The Power of Real Estate Competition

To say that competition defines the value of homes is a bit short-sighted, though it does impact the price you will see for your home. The only thing that can define the value of any piece of real estate is a buyer willing to pay for it, but the market and the competition seen within the market can give a prospective buyer a framework to derive a value from.

That is a powerful trait of market competition, underscoring the need to understand the market and diagnose what kind of competition your home might see. Every home for sale in your local area has the potential to be a direct competitor to your own home. Of course, houses vary in size and amenities, so only those that most closely resemble your own property truly present meaningful competition for a buyer's attention.

Pricing a home is often the most crucial step of the real estate process and can ultimately determine what kind of transaction you will have. If you price your home properly, you will see a short time on the market and a sale price to your liking. If you price the home wrong, you could sit in limbo for months and have to accept less than what you'd like.

The difference between those two outcomes can hinge on the level of competition in the area for your property. The first step to combating that competition is understanding the current market trends to determine if it is a buyer's or seller's market. If homes are tending to stay on the market for a long time, that is a good indication that supply is out distancing demand, creating a buyer's market. That can affect your pricing strategy.

A buyer's market also means that a home may have to be priced more aggressively and more directly positioned against competition to sell quickly. One way to sell a home is set the price a bit higher than market value in order to drop the price gradually until it nets a buyer. However, that can mean a long stay on the market and a weak position in relation to competition in the area.

Another way is to do a careful comparative analysis of all homes in the area to not only help price the home, but determine the amount of competition amongst similar properties the market holds. If there are many homes like yours, it may be wise to price the home more aggressively to draw interest in a crowded market segment.

Conversely, if your comparative analysis turns up relatively few properties on the market that are similar to yours, you can probably afford to price the home a bit higher as less competition gives you a better chance at garnering interest without dropping price to get it. Obviously, these are two very different situations and without understanding the level of competition in your area, you cannot make the distinction between which route to take.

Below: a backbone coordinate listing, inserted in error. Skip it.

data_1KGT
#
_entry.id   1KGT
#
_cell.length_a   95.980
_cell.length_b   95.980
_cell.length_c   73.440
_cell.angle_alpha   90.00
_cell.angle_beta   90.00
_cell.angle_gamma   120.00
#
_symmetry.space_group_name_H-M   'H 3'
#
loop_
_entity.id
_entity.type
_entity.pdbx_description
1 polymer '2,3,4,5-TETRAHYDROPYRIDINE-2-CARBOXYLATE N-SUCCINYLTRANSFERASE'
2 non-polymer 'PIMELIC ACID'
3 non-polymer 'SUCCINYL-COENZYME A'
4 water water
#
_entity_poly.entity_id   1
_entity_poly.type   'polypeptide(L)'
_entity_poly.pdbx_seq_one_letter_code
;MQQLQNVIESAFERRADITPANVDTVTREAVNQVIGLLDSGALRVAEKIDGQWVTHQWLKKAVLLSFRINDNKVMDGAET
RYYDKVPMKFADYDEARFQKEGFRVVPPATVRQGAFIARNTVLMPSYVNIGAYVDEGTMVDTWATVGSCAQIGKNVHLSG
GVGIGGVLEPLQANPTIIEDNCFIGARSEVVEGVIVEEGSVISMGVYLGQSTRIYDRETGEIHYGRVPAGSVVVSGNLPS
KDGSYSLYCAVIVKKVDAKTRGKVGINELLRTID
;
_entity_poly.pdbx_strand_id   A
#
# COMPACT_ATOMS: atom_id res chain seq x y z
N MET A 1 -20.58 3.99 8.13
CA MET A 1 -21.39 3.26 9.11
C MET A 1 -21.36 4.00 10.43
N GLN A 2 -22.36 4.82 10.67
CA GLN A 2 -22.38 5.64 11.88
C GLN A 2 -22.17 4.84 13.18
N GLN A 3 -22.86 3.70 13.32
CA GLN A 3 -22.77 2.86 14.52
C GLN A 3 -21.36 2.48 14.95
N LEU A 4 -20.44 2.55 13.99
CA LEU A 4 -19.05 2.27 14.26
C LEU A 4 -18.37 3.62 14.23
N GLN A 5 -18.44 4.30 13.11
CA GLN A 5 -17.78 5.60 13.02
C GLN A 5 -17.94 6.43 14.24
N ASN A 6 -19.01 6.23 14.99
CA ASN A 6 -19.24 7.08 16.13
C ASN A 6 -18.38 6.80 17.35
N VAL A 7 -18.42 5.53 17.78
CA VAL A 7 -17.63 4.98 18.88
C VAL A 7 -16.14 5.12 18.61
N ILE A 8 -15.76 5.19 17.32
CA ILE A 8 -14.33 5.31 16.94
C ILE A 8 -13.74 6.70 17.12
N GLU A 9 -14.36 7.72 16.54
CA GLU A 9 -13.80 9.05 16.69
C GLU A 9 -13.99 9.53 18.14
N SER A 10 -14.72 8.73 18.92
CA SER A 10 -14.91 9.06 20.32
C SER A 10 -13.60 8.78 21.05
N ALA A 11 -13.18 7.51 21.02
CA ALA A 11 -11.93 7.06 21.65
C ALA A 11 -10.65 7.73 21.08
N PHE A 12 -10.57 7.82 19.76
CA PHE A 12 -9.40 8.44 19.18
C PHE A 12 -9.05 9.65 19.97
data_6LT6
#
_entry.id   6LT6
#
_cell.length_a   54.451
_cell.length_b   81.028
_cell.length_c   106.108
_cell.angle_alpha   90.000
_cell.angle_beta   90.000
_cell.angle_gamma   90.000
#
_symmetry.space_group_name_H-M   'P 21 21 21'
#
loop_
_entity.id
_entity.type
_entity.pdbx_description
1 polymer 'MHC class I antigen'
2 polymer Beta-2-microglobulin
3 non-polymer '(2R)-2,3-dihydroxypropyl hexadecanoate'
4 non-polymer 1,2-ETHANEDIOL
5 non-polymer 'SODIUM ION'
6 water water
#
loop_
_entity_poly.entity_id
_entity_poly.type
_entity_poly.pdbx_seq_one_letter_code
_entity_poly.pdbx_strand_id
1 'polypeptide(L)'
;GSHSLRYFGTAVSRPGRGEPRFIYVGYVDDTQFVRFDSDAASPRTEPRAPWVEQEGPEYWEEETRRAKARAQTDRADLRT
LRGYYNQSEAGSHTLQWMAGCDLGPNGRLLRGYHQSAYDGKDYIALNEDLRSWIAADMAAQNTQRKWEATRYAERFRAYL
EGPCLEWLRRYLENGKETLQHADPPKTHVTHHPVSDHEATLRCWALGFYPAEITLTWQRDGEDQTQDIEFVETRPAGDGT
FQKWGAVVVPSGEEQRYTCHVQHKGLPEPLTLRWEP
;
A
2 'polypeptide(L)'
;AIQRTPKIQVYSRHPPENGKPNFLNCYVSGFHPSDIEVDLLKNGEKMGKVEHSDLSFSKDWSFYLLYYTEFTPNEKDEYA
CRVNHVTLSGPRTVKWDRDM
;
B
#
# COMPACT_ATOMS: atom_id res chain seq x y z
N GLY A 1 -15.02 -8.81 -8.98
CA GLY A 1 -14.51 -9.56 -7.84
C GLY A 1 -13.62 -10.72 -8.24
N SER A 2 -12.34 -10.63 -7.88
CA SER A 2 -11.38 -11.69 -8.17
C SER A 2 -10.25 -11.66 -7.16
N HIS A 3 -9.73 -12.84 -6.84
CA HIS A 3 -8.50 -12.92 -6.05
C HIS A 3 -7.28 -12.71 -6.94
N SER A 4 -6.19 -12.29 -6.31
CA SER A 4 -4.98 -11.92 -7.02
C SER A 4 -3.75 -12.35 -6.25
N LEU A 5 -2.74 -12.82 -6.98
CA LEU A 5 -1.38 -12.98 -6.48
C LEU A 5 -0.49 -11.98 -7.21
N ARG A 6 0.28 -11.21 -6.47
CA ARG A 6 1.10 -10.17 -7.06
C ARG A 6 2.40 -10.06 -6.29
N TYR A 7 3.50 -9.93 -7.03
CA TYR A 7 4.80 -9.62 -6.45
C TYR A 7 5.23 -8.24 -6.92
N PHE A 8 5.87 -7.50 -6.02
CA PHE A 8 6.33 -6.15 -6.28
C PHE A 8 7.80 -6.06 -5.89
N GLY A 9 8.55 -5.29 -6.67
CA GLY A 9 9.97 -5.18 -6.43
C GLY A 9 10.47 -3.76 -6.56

Remember, a prospective buyer is someone just like you. That buyer wants to get a great home for a great price and will often go through quite a few homes and showings in order to reach that goal. Make it easy on them and understand the competition so that you can price the home to motivate a seller into seeing that your home is not only full of the amenities they want, but it is priced more reasonably than competing homes as well.

Many real estate agents will do a comparative market analysis for you in order to price the home. Get involved in the process and tell your real estate agent that you want to help determine the pricing strategy of the property. The function of a real estate agent is to help you sell your home, so be sure to shape the way it is sold. Taking control of the situation and understanding the competition for your home can help you ensure a smoother real estate transaction for both you and your agent.

This is another original article by Joe Lane, co-owner of The Lane Real Estate Team at http://www.joelane.com/. Are you looking for an experienced Tri City WA Real Estate agency? With 20 years of service based, business experience, Joe and Colleen Lane work hard to serve home buyers and sellers for the Tri Cities of Washington's Kennewick, Richland, Pasco, and surrounding areas.

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